Shuttle bus firm Terravision belatedly adopts https for credit card sales

Karl Austin

Re: With an oversight like that

That's the thing, if they can't be bothered to accept the details over HTTPS, then what are they doing with them once they've got them? Just sticking them plain text in a MySQL DB? Printing them out and leaving them lying around? etc. etc.

Karl Austin

Re: Can't blame them

They certainly know how to make friends and influence people.

Intel left a fascinating security flaw in its chips for 16 years – here's how to exploit it

Karl Austin

Re: so seriously noone sees the connection?

Unfit for purpose? So the computer you've got right now, to browse the internet on, play games on, read your email isn't fit for the purpose you bought it for? so how come you're managing to use it for the purpose you bought it for?

Karl Austin

Re: Genuine question!

Pretty sure that's what the machines in the IT lab at my secondary school were - right up until 1994/95!

Facebook found leaking private photos

Karl Austin

Re: "private" photos

No they don't, the taker still owns them. They just grant facebook a right to use them as they see fit, forever more.

Helium HDD prices rise way above air-filled spinning rust

Karl Austin

Re: A 6TB Helium-filled drive from HGST costs $120 more than a traditional 6TB drive from Seagate.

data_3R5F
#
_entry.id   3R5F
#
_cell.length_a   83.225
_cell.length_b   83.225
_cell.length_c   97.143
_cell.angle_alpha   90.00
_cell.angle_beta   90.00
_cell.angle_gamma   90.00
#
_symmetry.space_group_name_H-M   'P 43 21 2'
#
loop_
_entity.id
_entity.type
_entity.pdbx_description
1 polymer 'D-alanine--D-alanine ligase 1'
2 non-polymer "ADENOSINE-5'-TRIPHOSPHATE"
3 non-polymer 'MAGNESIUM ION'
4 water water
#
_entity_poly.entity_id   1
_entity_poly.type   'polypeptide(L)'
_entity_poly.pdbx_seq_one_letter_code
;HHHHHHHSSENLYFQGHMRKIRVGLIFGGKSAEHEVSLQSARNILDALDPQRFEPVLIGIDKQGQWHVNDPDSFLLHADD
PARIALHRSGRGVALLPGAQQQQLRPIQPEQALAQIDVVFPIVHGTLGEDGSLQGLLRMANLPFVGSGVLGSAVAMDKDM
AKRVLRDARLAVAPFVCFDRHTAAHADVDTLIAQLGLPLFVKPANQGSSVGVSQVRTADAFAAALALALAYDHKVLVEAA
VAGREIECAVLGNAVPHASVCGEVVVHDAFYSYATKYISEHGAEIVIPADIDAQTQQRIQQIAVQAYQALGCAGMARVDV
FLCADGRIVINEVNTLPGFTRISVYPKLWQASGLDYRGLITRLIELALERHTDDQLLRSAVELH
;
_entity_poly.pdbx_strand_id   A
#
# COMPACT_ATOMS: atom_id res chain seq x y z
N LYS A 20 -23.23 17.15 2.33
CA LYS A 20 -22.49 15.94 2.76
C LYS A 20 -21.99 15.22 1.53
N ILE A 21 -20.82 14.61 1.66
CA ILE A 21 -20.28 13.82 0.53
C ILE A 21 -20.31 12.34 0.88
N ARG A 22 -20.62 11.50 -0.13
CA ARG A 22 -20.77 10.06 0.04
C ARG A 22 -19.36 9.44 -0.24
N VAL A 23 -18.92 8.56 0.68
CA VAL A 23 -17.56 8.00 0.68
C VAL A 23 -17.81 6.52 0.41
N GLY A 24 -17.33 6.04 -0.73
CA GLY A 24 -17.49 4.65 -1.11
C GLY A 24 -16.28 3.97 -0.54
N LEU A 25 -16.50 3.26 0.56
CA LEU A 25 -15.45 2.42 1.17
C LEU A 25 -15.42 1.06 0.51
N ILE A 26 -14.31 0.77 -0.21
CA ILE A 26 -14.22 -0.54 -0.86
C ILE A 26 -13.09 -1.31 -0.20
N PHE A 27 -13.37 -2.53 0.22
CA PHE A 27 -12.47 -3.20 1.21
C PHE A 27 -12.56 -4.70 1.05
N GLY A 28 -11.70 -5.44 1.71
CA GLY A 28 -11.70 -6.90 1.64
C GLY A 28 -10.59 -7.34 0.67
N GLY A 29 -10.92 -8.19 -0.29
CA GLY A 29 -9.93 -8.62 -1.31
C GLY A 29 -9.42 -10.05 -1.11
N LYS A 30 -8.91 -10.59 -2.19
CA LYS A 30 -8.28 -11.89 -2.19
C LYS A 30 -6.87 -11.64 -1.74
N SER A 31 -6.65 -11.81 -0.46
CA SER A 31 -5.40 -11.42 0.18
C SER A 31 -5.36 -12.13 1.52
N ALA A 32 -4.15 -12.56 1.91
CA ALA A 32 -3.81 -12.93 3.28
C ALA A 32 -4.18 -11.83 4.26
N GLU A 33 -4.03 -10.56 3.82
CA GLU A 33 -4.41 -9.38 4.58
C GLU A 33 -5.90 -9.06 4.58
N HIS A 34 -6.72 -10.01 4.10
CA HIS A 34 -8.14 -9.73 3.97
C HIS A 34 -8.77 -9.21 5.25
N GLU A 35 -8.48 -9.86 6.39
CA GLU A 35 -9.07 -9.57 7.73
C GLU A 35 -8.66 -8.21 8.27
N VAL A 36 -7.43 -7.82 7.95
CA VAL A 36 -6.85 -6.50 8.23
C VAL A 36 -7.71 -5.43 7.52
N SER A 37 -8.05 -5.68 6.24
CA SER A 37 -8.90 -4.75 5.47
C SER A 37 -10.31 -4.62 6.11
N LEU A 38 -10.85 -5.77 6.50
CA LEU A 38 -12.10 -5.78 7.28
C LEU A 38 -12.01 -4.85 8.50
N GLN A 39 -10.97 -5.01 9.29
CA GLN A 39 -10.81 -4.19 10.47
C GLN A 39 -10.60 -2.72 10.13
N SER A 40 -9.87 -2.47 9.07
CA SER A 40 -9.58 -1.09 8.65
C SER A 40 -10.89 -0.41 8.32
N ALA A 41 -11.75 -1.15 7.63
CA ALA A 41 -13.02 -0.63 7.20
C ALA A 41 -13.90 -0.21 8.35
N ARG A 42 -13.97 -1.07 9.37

To be fair, the SATA ones are crap. The SAS such as Cheetah are actually pretty decent.

Ford dumps Windows for QNX in new in-car entertainment unit

Karl Austin

Awful UX

I have Sync in my Kuga, it's awful in terms of UX - nothing is properly integrated or even logical. Everyone who tries to uses it twiddles the big dial to try and navigate the menus or use the keyboard - nope, that just does the volume, nothing else. You have to use cursor keys to navigate.

The controls on the steering wheel just do the tiny little screen in front of you, they control nothing on the main console unit - so you have to lean over a bit and sod about with the cursor keys on the dial.

They can't have done any real user testing, or if they did it was with people who hadn't even seen a CD player let alone in-car entertainment so told them everything was fantastic.

Ford to dump Microsoft's 'aggravating' in-car tech for ... BlackBerry?

Karl Austin
Meh

Never had the problems they've listed with it in my 2013 Kuga. Works with all phones I've tried it with. It has obviously been designed by 3 or 4 people working separately and with no UI design experience, but that's another issue. You'd think when you're doing sat nav/menus etc. that the rotary dial would move up and down, but no it does volume all the time. You can't scroll menus from the controls on the steering wheel either, they just do the menus on main instrument display. Stupid.

Toyota Yaris 2011

Karl Austin

The 1.0 Litre is awful on a motorway...

... had one of the last gen ones as a courtesy car (Not what you'd like when you're taking a Lotus in for service, but hey ho) and it was woeful on the motorway at getting up to speed - I could have pushed it faster from 50-60-70mph.

Study: Users pay for Microsoft patent woes

Karl Austin

Neither does Windows...

Windows doesn't need re-installing every six months either. I'm sat posting this comment from a machine that was last formatted over a year ago, installed with Windows XP and has since had a Vista Upgrade install done on it as well and it's working perfectly fine (and no, I'm not some Windows zealot either, I spend most of my day working with Linux).